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Qatar

The “Crazy College of Qatar”

As you may know, Houston Community College opened a satellite campus in Doha, Qatar, a couple of years ago. Apparently there have been a few bumps in the road along the way.

HCC Qatar West Bay Campus

The dean chosen by the Qatari government was replaced in November by a veteran HCC employee, Butch Herrod, as part of an administrative overhaul. Enrollment has reached 750 students, less than two years after HCC signed an agreement with the Qatari government to create that nation’s first community college.

But students have not received HCC credits for their classes there – a cornerstone of the promises made when the partnership was announced – and for now it appears unlikely their coursework will transfer to the six U.S. universities with operations in Qatar. After months of student protests, a deal signed last month will allow graduates of the new community college to enroll in Qatar University.

Things were so bad last spring an HCC administrator in Qatar wrote HCC Chancellor Mary Spangler that Community College of Qatar, or CCQ, had become known as “the Crazy College of Qatar.”

From the beginning, Spangler said the Qatar contract was a way to earn money as state funding dropped and property tax revenues remained flat. HCC records indicate the college has collected $640,034 from the deal; it projects a profit of $4.6 million by 2015, slightly more than expected.

Deputy Chancellor Art Tyler said in a recent interview that things now are running smoothly, and that misunderstandings are unavoidable in any international operation.

“The world is not exactly flat,” he said. “It may have gotten smaller over the years, thanks to technology, but when you’re dealing with people, with communities, you can’t know everything.”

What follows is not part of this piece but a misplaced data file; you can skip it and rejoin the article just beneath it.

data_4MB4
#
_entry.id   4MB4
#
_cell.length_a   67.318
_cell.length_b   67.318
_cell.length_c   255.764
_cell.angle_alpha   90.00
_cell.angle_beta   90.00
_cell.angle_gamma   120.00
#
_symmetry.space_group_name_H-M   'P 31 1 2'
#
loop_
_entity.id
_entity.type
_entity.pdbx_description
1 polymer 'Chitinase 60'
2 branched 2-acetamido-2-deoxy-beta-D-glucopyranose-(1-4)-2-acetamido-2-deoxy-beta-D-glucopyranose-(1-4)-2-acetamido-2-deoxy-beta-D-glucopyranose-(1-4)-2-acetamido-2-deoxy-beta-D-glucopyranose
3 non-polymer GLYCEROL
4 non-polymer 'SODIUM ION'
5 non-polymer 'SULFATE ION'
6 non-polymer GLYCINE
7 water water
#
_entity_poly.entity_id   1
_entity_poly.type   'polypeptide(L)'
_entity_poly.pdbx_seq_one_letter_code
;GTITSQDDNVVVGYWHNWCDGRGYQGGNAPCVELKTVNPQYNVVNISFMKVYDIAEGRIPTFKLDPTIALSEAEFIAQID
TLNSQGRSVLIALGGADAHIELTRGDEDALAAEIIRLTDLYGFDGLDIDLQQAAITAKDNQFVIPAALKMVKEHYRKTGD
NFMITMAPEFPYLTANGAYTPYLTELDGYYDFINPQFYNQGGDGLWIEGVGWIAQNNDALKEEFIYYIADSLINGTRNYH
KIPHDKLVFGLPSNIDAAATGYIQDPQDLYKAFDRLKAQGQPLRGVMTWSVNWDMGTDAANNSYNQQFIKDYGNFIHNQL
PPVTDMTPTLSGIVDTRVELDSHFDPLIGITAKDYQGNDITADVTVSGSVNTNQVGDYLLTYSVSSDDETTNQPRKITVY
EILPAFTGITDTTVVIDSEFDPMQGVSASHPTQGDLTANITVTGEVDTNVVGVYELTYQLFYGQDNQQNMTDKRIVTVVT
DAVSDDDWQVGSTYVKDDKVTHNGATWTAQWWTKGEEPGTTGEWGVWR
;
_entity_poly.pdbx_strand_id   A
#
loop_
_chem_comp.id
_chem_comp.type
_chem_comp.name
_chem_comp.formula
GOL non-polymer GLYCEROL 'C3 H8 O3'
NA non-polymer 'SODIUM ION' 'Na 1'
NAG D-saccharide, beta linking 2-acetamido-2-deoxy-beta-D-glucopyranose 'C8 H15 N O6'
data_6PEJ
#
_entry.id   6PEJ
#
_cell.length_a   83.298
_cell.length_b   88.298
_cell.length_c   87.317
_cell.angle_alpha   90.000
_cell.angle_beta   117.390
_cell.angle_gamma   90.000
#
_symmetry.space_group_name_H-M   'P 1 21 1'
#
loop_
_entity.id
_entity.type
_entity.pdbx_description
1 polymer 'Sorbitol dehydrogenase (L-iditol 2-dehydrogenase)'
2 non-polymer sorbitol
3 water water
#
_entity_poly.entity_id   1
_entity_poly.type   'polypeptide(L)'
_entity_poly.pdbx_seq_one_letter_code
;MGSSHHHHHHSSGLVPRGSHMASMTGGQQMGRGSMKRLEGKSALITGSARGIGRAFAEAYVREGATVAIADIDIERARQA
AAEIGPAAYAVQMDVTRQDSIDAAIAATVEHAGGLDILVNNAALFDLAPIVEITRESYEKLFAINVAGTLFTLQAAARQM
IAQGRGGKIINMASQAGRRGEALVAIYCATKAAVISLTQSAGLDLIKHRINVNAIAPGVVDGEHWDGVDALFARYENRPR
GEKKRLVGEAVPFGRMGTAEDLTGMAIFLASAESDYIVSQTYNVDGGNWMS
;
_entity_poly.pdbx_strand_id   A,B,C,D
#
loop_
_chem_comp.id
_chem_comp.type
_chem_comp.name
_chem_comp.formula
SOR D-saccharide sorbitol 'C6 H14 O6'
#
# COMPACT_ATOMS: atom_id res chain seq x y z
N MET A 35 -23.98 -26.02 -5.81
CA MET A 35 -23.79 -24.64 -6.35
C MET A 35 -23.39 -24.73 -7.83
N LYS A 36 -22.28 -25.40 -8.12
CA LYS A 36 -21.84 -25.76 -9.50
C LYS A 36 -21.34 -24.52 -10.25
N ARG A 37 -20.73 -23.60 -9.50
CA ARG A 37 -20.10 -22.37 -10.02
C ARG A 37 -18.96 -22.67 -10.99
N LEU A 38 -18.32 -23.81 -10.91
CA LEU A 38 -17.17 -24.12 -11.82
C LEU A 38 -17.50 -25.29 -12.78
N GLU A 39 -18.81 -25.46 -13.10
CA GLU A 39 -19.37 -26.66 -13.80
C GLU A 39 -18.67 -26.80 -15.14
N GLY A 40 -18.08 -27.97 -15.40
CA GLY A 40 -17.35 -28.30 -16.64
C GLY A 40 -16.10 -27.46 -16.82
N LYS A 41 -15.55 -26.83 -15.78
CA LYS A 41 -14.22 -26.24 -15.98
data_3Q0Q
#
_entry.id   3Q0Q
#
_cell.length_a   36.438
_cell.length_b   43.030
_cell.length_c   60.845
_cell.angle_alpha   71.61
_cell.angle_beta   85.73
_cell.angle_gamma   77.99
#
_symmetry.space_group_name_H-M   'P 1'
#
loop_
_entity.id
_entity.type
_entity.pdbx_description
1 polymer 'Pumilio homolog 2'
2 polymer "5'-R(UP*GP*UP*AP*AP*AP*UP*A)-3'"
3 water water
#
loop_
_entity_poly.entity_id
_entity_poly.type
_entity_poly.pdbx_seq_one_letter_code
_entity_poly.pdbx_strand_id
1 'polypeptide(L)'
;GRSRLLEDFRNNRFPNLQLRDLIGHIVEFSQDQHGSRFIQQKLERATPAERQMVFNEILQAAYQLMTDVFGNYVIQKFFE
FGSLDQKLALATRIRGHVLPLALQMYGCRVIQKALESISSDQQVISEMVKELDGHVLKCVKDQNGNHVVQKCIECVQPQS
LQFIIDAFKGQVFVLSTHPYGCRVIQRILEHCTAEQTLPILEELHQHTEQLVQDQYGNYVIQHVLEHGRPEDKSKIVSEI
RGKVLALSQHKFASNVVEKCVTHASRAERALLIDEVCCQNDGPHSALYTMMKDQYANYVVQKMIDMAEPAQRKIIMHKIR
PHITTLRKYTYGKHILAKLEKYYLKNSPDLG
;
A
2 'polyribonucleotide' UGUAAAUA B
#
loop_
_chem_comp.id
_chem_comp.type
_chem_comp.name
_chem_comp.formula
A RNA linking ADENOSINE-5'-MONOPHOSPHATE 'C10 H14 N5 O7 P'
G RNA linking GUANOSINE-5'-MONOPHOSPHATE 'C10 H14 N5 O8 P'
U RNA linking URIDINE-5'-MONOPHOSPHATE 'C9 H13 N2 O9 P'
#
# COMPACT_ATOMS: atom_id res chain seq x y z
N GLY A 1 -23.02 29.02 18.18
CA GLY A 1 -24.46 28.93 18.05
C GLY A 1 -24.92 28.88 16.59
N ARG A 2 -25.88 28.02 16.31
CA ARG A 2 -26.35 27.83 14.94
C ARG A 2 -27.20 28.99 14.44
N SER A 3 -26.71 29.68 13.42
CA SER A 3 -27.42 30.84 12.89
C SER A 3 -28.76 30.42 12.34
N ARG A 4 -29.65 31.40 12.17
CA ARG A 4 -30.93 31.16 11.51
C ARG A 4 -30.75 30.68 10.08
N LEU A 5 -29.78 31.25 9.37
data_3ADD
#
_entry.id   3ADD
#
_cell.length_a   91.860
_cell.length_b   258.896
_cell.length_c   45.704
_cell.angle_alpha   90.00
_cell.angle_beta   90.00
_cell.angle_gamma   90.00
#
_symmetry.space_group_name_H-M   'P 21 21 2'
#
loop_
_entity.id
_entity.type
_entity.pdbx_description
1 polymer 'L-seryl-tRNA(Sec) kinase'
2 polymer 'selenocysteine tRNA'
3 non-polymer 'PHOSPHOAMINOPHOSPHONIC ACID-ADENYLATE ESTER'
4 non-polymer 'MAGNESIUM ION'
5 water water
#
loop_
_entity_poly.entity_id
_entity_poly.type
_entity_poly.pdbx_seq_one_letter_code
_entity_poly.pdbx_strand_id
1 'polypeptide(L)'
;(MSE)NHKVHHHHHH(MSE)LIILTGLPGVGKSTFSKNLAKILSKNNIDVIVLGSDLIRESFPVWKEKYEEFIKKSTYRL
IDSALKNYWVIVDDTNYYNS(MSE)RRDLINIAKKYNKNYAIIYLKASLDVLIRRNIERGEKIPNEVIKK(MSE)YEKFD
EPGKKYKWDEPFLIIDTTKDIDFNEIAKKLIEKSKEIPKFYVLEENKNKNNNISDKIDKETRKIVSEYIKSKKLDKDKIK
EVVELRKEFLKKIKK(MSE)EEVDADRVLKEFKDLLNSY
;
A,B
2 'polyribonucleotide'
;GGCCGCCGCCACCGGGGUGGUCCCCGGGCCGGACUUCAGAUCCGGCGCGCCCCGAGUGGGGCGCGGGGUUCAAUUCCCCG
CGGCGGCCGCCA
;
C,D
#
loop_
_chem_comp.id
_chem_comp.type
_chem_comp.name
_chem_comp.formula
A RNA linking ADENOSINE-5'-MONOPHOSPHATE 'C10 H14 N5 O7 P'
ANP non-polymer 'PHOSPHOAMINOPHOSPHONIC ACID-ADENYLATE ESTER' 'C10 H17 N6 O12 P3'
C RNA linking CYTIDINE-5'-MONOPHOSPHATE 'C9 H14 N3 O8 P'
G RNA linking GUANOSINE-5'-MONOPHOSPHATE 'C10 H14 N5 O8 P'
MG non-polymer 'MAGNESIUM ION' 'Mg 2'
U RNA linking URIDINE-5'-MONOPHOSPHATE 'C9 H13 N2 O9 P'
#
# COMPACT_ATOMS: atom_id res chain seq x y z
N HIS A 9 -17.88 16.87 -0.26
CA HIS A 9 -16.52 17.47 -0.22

There’s more here. I included that bit about the profit HCC expects to make from this deal because I’m sure you’re wondering why they would open a campus overseas like that. I know I discussed it in my interview with new Trustee Carroll Robinson. Anyway, my take on this is that part of the problem was the usual growing pains with any new operation, part was the dean that has since been replaced, and part was attributable to cultural differences. If they can get the issue of being able to transfer credits resolved, then this venture can be judged a success. If not, it’s a failure and there will be some embarrassing questions to answer.

No World Cup for you!

Bummer.

In a mild upset, tiny but oil-rich Qatar was awarded the 2022 FIFA World Cup only a few minutes after Russia was awarded the 2018 bid in a process that was decided by a vote of FIFA’s 22-member executive committee today in Zurich.

[…]

The Go Houston Bid Committee held a private viewing breakfast at the George R. Brown so top city and county leaders could watch the announcement’s broadcast together with some of Houston’s top soccer officials and backers.

“There’s 17 other U.S. cities that are as disappointed as we are,” said Robert Dale Morgan of the Houston Bid Committee. “I think the U.S. bid committee did an outstanding job. Whenever you bid on something of this magnitude you know the competition is going to be stiff.”

Harris County Judge Ed Emmett and District I councilman James Rodriguez, two supporters of the city and county’s decision to help the Dynamo build their new stadium on the East End, attended the viewing party.

Both were visibly dejected.

“I’m disappointed that the U.S. will not host the 2022 FIFA World Cup,” Rodriguez said. “Our country would have put on an amazing World Cup. Many thanks to our local World Cup Bid Committee for all of their efforts.”

Emmett, whose children played soccer growing up, vows to continue to help further soccer’s growth in Harris County.

“It’s a major disappointment because I thought the U.S. bid was very strong,” Emmett said. “And locally it would have really benefited us a great deal. The soccer community is ready for it. By 2022, just think about that, that’s 12 years from now and how much more soccer we would have going on in this community. Now I think all we can do is accept the decision, take the energy that we have for soccer here locally and channel it.”

Qatar is apparently going to spend a ton of money on stadia and infrastructure, including solar-powered air conditioners to battle the 120 degree summer heat. I wish them the best of luck. In the meantime, it may be awhile before the US gets another shot at this.

China is already tabbed as the front-runner to host in 2026, and the tournament would be expected back in Europe for 2030. There is no timeline for those decisions.

That’s a little too far into the future for me. Anyone know where the post-2011 Women’s World Cup events will be? I couldn’t find an answer via Google.